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Tony - I'm hardly the guy to learn from with these tools, as I don't understand very well the function of several of the controls. Some are easy, like how many volts or fractions of a second are displayed on the X and Y axes. Trickier are AC and DC coupling, plus there is a Ground coupling, which never gives me any reading - maybe it is for measuring just voltages with no time component? Then there is what triggers things, and at what level. Edge triggering is simple, but there are others. I suspect that Googling how to use an oscilloscope would set you up just fine, as opposed to my sort of hacker approach.

I wonder if there is a practical way to hook a pressure gauge to the lower chambers of the differential chamber system? If so, perhaps one could observe the effects of simulated idle or WOT enrichment mechanically? If it was happening, then probably the FV is doing something.
Old 08-11-2016, 10:48 AM
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Well, my Google search failed to turn up a schematic for the SC K-Jetronic Frequency Valve system printed circuit boards. What I did find were some interesting discussions and essays from Mercedes guys. It turns out that the 1980 MB 450 uses a very similar frequency valve thing. The Bosch multi pin connector, and the cast housing to which the PC board is attached are the same part as on the SC, or so close as not to matter. The large PCB is very similar, although it is not the same part. It uses an external Darlington transistor, while the SC does not have this external, but has two power transistors with heat sinks attached to the board.

The MB does not have pin 17 connected to an external test wire/connection. But its pin 15 serves the same function as the SC board 15 pin does - grounds the FV valve circuit. The author of one of these pieces concluded that the FV valve was basically just a solenoid operated fuel injection valve, and that the electrical signature is the same, with the coil collapse spike, and also with the "ringing" which I saw on my pin 15.





Since my pin 15 looks like this, I am assuming that the mini brain is sending the right signals to the FV (which buzzes merrily), and the fact that the pin 17 output no longer looks like this:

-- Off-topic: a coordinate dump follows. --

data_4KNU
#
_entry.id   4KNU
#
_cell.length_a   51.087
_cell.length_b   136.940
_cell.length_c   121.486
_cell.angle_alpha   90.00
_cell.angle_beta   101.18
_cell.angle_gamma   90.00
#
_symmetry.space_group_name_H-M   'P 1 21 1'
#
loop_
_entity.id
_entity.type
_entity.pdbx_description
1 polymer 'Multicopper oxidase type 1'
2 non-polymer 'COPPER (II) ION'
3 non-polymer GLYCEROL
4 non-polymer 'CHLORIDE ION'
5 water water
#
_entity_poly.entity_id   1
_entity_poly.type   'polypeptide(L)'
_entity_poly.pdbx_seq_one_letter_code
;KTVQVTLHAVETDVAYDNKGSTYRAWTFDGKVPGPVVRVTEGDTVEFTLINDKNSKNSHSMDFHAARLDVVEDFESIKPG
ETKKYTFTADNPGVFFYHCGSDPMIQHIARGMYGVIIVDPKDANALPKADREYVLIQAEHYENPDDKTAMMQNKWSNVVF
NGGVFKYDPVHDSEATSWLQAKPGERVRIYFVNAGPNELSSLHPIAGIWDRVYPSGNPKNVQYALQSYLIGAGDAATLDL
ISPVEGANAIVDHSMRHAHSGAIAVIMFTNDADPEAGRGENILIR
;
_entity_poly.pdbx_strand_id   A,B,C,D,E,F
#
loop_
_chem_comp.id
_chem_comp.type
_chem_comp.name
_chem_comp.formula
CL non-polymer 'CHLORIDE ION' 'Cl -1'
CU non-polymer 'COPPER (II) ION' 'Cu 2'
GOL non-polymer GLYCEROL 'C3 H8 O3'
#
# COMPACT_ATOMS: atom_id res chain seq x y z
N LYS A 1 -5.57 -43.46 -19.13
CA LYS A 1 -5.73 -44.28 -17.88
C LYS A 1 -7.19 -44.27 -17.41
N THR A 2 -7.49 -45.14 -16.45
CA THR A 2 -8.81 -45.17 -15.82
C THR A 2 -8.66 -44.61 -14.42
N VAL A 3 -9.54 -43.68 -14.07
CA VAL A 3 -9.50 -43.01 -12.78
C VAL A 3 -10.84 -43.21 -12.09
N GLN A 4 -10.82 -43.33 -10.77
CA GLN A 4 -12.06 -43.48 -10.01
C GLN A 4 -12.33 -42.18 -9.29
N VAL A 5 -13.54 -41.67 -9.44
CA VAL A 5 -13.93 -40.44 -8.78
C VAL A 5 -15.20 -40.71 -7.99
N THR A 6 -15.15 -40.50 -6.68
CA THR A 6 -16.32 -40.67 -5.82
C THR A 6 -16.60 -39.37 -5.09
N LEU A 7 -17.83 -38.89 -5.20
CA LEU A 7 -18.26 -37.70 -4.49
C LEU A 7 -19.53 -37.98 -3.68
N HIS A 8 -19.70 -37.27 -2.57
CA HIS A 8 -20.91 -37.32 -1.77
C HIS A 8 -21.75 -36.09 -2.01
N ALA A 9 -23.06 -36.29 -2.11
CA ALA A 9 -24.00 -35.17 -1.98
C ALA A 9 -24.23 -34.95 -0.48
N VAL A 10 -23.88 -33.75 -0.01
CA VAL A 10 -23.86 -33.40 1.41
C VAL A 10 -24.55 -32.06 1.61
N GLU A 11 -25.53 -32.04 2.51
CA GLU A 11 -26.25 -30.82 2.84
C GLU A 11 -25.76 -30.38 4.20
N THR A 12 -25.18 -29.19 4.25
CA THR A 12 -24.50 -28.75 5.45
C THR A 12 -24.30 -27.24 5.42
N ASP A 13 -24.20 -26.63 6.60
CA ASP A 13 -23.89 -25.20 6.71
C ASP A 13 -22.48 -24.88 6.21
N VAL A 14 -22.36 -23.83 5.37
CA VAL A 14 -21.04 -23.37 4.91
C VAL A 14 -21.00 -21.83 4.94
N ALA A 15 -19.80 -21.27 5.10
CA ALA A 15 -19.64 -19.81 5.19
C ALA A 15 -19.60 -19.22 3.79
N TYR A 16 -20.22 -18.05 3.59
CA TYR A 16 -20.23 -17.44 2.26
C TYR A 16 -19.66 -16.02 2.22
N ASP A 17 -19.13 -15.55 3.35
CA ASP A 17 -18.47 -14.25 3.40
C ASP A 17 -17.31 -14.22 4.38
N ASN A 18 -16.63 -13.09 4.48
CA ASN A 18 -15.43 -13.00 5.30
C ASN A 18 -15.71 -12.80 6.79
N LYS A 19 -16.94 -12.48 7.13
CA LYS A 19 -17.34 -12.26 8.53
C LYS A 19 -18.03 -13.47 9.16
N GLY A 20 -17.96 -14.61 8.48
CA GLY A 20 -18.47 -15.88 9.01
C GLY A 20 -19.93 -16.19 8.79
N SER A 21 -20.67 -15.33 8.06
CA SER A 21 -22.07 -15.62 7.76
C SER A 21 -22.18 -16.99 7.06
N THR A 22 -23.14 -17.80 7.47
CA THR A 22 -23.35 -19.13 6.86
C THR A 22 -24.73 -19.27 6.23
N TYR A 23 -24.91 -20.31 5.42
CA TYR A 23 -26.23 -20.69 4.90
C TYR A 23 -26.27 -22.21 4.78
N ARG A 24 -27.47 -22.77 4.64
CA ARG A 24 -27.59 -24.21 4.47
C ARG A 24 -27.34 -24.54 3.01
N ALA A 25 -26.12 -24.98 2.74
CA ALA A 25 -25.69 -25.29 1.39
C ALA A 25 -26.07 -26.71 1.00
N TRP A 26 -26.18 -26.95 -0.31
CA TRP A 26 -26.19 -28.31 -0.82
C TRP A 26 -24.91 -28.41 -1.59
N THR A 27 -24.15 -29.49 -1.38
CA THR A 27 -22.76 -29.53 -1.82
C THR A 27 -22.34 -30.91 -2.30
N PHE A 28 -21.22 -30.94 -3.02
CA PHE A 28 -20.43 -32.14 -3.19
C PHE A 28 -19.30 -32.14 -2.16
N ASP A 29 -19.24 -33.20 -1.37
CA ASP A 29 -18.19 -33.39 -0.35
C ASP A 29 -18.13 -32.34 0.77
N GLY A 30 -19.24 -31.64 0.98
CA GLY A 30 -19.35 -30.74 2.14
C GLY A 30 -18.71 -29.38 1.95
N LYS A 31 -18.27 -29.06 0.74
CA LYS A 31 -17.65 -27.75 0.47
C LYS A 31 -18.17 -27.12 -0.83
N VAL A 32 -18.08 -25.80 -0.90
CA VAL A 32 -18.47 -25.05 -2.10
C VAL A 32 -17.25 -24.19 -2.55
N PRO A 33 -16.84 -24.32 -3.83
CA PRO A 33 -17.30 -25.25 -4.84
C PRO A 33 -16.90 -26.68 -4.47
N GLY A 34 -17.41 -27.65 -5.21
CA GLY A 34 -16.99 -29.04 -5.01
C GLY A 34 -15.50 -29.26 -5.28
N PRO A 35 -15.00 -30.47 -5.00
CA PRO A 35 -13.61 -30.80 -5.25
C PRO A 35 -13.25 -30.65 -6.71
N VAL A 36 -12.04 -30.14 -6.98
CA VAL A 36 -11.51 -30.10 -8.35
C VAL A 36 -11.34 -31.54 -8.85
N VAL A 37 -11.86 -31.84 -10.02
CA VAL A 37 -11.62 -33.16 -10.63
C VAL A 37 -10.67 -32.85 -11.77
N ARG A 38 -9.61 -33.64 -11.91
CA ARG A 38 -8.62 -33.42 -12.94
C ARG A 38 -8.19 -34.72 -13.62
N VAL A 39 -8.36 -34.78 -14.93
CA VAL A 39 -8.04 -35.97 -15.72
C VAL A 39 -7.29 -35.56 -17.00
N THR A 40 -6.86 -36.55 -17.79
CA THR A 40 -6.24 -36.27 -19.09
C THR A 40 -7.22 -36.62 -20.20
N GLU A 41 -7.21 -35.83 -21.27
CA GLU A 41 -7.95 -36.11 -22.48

is an indication that something has failed in the circuitry used to filter and convert the pin 15 signal to something a common dwell meter can read. While I'd like to be able to fix that, as long as I can use my inexpensive pocket scope to read pin 15 I guess I don't need to make that a high priority. Perhaps someone knows why the CRT scope display looks rather different - straight line, mostly - from what inexpensive digital scopes show, which is the spike, but those close packed up and down bits showing the FV on modulated width of the pulse.

I did see that someone had created a schematic for the 914 ECU. But, alas, so far no such thing for the SC oxygen sensor unit.
Old 08-16-2016, 08:43 PM
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Walt,

The FV is an EFI injector and another option is to drive it with a programmable controller like this :

https://splitsec.com/product-category/additional-injector-controllers/

Or something like a used Haltech F9A, which would also allow closed loop control. Many of these are sitting retired on a shelf in favor of ign+fuel ECU's

Or you could step off a cliff and design and build a wide band, self learning, closed loop injector controller and build the ultimate CIS lambda machine.

Paul
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Old 08-17-2016, 06:35 AM
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I'd wonder if there is a Bosch archive (online) somewhere that documents the testing and repair of those circuit boards. That must exist somewhere at least in paper form.